Driven! Volkswagen GTI W12-650

Assisted by numerous fans of all shapes and sizes, the hot air exits the vehicle through the diffuser-type rear bumper that incorporates four large-diameter chrome tailpipes. The engine is mounted north-south. It lurks beneath a carbon fiber cover, and despite that little separation pane, the heat inside the cramped cabin is scorching my lungs after only ten laps.

Air Conditioning? I wish.

This GTI is strictly a two-seater, and since the W-12 is not of the compact kind, you sit quantifiably closer to the wheel and more upright than in the front-wheel drive original. Featuring tall side bolsters and a sweaty Alcantara trim, the minimalist seats are flanked by two stripped-out door panels.

With the exception of the aforementioned auxiliary gauges and five (functionless) relocated rocker switches, the dashboard is in principle pure Golf. This, however, definitely does not apply to the noise pattern created by the 6.0-liter twin-turbo powerplant.

They could have tuned it for a more sonorous intake burble, for a quadrophonic mid-range rumble and for that magic full throttle high rev roar, but all they did was to remove the filters, so the engine note is mean, deep, metallic, monotonous, hollow and loud. Very, very loud.

It took almost one full hour to tame this beast, and "tame" always remained a highly relative term. But with tires as bald as Kojak's scalp and as sticky as hot licorice, the chassis soon built up so much grip even on this lab surface that the slides became kind-of controllable, and that going ten-tenths didn't automatically feel like throwing your life away.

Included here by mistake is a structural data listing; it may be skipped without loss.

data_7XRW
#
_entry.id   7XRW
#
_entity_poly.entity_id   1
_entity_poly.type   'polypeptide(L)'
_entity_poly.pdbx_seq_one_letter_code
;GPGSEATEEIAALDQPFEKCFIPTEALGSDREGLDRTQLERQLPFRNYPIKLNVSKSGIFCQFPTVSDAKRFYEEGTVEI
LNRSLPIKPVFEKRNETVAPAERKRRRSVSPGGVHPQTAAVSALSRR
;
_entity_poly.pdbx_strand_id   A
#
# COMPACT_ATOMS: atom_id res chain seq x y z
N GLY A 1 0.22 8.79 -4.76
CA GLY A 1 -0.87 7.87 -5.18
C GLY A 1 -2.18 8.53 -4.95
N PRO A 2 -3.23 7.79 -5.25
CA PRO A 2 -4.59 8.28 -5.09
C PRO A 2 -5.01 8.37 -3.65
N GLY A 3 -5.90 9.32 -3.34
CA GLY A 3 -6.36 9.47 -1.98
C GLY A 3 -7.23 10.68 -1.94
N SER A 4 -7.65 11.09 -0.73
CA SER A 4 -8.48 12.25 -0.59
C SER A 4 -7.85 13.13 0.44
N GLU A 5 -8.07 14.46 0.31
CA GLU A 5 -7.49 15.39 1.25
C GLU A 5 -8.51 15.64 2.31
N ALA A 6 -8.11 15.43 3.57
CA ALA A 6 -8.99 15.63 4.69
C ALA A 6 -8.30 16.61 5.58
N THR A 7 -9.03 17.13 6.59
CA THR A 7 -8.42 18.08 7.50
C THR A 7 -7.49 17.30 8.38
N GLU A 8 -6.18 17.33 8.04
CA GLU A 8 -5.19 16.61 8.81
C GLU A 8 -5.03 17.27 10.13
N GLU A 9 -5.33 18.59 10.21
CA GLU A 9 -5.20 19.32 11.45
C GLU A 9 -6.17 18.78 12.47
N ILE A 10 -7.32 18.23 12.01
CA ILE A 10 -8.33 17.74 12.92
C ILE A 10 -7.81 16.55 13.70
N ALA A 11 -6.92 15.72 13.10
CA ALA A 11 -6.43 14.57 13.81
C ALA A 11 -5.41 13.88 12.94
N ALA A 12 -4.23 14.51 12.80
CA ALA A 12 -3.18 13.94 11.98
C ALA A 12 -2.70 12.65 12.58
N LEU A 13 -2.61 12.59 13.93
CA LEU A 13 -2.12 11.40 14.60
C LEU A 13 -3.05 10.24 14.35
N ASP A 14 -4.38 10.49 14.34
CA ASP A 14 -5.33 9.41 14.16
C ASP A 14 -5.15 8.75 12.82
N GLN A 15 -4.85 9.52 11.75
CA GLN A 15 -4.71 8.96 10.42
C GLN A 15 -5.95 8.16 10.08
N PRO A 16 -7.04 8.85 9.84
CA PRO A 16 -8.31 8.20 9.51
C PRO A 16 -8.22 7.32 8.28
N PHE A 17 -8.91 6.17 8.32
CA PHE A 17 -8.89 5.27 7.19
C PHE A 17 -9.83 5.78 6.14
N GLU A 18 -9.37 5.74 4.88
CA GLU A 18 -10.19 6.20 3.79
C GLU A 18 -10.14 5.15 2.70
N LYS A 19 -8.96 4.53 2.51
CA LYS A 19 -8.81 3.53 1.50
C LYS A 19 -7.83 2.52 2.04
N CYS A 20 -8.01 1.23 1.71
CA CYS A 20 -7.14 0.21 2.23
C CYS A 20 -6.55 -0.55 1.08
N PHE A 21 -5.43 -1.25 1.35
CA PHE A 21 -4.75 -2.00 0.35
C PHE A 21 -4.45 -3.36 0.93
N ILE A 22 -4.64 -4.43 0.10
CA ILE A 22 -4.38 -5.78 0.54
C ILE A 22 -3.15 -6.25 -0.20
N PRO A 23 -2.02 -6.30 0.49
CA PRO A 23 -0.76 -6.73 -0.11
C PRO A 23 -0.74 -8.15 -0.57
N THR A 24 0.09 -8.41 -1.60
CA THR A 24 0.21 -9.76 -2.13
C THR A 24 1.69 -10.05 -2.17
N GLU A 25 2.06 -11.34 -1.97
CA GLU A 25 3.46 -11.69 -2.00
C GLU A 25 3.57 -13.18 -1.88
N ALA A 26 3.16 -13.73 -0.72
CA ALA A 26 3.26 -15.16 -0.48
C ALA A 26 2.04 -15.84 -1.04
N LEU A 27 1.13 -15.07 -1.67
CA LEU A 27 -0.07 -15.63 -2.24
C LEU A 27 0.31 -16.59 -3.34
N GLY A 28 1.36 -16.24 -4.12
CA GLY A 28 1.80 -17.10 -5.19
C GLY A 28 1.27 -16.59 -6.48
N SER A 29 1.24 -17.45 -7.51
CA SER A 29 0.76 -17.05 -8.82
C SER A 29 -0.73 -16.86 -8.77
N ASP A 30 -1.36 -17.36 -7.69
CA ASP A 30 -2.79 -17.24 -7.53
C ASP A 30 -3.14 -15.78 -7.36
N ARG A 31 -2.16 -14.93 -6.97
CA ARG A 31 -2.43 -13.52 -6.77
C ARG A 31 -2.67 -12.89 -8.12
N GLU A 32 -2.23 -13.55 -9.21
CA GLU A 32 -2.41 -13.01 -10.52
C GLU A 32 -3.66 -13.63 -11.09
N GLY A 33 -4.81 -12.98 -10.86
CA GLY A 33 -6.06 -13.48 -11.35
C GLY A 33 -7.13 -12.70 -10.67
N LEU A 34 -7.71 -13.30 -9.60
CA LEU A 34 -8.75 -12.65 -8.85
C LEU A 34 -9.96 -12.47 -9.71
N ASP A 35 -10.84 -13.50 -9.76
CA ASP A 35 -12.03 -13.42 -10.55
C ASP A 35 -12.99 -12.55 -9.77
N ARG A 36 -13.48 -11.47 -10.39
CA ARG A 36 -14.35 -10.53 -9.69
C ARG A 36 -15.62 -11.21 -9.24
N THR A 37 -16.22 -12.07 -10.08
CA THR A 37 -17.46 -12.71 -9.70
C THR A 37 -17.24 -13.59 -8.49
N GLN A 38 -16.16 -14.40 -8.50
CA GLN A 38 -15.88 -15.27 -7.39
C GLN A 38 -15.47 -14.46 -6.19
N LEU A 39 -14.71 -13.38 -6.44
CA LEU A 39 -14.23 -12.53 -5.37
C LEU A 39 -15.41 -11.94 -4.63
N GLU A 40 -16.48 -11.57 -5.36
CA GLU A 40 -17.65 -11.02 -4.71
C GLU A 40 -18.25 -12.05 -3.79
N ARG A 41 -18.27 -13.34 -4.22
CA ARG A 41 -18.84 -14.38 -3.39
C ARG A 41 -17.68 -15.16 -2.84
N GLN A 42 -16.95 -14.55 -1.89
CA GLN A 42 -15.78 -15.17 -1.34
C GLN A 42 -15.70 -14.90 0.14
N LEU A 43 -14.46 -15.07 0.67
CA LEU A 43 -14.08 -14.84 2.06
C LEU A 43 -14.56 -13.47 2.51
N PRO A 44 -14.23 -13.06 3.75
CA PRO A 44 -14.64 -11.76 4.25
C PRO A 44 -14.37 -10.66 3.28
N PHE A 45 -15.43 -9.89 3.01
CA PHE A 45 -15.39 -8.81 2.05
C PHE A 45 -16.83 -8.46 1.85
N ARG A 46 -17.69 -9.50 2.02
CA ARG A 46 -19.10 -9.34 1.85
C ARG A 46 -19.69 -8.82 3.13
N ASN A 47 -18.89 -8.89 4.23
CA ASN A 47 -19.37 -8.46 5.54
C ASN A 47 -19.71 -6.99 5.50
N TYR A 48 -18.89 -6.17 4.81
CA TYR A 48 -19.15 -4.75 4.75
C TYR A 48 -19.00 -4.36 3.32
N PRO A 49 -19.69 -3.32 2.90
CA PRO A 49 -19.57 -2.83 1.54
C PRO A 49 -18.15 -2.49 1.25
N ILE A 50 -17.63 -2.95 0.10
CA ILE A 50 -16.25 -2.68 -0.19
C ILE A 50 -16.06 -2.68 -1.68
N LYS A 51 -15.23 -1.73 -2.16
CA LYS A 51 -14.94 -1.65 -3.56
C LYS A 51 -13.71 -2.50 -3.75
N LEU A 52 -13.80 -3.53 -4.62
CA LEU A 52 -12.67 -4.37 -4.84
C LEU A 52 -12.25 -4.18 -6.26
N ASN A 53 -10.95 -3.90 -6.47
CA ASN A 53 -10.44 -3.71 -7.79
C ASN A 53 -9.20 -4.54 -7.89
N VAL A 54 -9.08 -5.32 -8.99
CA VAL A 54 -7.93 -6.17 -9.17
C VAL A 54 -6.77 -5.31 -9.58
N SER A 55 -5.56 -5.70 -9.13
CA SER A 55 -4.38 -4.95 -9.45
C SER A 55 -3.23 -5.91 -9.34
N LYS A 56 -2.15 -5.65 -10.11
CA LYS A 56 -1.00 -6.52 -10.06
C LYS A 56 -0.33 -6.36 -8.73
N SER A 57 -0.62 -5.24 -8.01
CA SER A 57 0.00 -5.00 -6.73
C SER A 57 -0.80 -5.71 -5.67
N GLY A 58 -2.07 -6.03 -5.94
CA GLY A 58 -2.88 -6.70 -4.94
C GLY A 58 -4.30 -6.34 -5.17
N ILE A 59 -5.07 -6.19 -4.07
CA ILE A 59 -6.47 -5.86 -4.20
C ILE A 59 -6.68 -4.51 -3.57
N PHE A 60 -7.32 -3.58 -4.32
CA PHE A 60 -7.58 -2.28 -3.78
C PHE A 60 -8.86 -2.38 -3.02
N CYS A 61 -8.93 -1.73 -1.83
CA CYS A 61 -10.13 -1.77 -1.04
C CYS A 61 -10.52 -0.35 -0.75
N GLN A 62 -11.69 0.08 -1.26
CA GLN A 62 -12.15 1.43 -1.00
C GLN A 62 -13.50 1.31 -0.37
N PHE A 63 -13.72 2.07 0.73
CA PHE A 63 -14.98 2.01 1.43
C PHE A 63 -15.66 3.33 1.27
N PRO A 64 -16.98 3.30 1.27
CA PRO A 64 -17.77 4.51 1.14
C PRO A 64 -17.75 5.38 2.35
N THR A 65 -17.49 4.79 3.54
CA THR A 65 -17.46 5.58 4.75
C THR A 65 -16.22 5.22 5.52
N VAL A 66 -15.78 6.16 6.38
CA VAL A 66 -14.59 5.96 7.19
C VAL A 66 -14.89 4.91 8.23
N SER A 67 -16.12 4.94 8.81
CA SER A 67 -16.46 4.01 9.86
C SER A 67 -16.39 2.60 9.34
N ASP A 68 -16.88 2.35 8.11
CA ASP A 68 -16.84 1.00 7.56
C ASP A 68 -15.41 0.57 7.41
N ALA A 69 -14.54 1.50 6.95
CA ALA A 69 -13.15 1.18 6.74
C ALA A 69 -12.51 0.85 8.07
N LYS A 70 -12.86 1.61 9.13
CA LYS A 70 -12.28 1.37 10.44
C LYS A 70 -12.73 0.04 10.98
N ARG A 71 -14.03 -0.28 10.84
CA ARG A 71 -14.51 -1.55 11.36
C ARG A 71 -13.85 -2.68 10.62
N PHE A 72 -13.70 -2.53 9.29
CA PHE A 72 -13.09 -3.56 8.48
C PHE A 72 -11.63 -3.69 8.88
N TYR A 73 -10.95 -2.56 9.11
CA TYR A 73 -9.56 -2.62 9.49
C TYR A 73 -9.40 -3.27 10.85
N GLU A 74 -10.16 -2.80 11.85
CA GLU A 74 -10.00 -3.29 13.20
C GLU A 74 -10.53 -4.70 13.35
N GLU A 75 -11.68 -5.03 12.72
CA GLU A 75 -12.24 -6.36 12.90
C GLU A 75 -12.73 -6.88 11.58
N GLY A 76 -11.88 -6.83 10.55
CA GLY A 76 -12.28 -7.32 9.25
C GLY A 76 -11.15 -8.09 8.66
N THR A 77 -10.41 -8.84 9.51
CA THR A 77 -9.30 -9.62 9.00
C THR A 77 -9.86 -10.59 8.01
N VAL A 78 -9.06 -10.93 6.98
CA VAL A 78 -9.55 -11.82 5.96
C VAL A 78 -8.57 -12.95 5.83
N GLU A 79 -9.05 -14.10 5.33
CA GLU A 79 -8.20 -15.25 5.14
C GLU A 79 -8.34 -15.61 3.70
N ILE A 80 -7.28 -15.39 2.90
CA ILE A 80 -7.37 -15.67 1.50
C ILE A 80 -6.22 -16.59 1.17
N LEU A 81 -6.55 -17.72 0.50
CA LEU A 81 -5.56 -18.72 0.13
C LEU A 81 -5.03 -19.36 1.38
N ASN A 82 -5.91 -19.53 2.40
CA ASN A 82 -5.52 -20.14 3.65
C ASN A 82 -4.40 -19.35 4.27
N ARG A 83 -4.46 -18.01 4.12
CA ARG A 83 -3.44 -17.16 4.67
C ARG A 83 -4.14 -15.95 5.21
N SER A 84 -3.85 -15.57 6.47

Both the steering and the throttle prefer subtle and well timed inputs, but the real art of mastering this monster Golf lies in synchronizing these two complementary elements. Quite soon, the brakes felt like they were no longer sufficiently powerful, so I started supporting them with successive downshifts. When the transmission deigned to cooperate.

Fighting the white monster Golf can be fun, but it's so easy to get it out of shape big time, and when that happens you need all the room there is between the track's suspiciously tall blue-and-white curbs.

Although they had filled the fuel tank for this last stint, only 90 minutes later, we're running on empty again. Which is fine because Gross-Dlln is getting ready to shut down for the day, and because Big White needs to go back to the shop to be serviced. It needs new Yokohamas for a start, new brake pads, and a software update. It will also get shift paddles that work, ESP as key life-saving measure, and some fine tuning to the chassis.

What's the plan after that? Is VW going to repeat what Renault achieved with the R5 turbo and the Clio V6? Are we going to see a limited-edition GTI W12?

"Absolutely not," says one of the engineers. "No way," says the PR guy. "We haven't heard of such a plan", says the lady with the alligator purse. One is inclined to believe them because VW has got its plate full and because a 650-hp Golf may send out the wrong vibes to a community that is increasingly CO2-minded.

But then you let your mind drift back to the original GTI - same question, same answer: A production version? Definitely not. Hear, hear. 1.67 million GTIs later, denials in this department may not have to be taken totally seriously.

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